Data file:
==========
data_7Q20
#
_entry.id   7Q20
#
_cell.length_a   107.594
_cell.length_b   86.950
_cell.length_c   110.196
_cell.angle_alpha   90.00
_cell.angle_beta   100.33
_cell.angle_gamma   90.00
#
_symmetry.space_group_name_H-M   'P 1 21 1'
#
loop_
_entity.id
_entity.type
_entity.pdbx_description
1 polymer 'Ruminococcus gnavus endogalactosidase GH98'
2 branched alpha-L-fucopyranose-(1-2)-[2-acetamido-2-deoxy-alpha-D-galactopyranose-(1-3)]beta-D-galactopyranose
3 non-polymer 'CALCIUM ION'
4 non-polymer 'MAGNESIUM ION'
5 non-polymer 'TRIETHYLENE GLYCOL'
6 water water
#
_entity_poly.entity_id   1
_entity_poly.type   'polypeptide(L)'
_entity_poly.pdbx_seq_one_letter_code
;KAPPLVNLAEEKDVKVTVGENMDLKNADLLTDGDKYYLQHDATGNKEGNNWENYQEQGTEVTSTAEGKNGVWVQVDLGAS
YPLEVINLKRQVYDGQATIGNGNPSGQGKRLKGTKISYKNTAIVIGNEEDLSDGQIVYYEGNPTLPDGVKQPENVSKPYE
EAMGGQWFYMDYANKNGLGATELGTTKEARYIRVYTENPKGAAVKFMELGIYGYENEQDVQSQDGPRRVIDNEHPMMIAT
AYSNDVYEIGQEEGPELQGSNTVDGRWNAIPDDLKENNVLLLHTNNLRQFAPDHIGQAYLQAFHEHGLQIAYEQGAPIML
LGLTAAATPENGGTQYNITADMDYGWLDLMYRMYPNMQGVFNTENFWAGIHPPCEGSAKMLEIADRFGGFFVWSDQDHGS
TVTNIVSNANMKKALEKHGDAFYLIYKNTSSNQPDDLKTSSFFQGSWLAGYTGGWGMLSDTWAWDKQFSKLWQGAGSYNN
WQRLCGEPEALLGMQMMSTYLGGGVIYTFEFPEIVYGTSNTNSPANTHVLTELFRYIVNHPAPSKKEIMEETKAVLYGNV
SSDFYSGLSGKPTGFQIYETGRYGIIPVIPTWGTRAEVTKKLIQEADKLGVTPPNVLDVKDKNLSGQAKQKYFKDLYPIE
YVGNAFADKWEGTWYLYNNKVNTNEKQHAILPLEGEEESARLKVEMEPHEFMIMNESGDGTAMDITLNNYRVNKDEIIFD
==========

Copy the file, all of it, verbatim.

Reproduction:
data_7Q20
#
_entry.id   7Q20
#
_cell.length_a   107.594
_cell.length_b   86.950
_cell.length_c   110.196
_cell.angle_alpha   90.00
_cell.angle_beta   100.33
_cell.angle_gamma   90.00
#
_symmetry.space_group_name_H-M   'P 1 21 1'
#
loop_
_entity.id
_entity.type
_entity.pdbx_description
1 polymer 'Ruminococcus gnavus endogalactosidase GH98'
2 branched alpha-L-fucopyranose-(1-2)-[2-acetamido-2-deoxy-alpha-D-galactopyranose-(1-3)]beta-D-galactopyranose
3 non-polymer 'CALCIUM ION'
4 non-polymer 'MAGNESIUM ION'
5 non-polymer 'TRIETHYLENE GLYCOL'
6 water water
#
_entity_poly.entity_id   1
_entity_poly.type   'polypeptide(L)'
_entity_poly.pdbx_seq_one_letter_code
;KAPPLVNLAEEKDVKVTVGENMDLKNADLLTDGDKYYLQHDATGNKEGNNWENYQEQGTEVTSTAEGKNGVWVQVDLGAS
YPLEVINLKRQVYDGQATIGNGNPSGQGKRLKGTKISYKNTAIVIGNEEDLSDGQIVYYEGNPTLPDGVKQPENVSKPYE
EAMGGQWFYMDYANKNGLGATELGTTKEARYIRVYTENPKGAAVKFMELGIYGYENEQDVQSQDGPRRVIDNEHPMMIAT
AYSNDVYEIGQEEGPELQGSNTVDGRWNAIPDDLKENNVLLLHTNNLRQFAPDHIGQAYLQAFHEHGLQIAYEQGAPIML
LGLTAAATPENGGTQYNITADMDYGWLDLMYRMYPNMQGVFNTENFWAGIHPPCEGSAKMLEIADRFGGFFVWSDQDHGS
TVTNIVSNANMKKALEKHGDAFYLIYKNTSSNQPDDLKTSSFFQGSWLAGYTGGWGMLSDTWAWDKQFSKLWQGAGSYNN
WQRLCGEPEALLGMQMMSTYLGGGVIYTFEFPEIVYGTSNTNSPANTHVLTELFRYIVNHPAPSKKEIMEETKAVLYGNV
SSDFYSGLSGKPTGFQIYETGRYGIIPVIPTWGTRAEVTKKLIQEADKLGVTPPNVLDVKDKNLSGQAKQKYFKDLYPIE
YVGNAFADKWEGTWYLYNNKVNTNEKQHAILPLEGEEESARLKVEMEPHEFMIMNESGDGTAMDITLNNYRVNKDEIIFD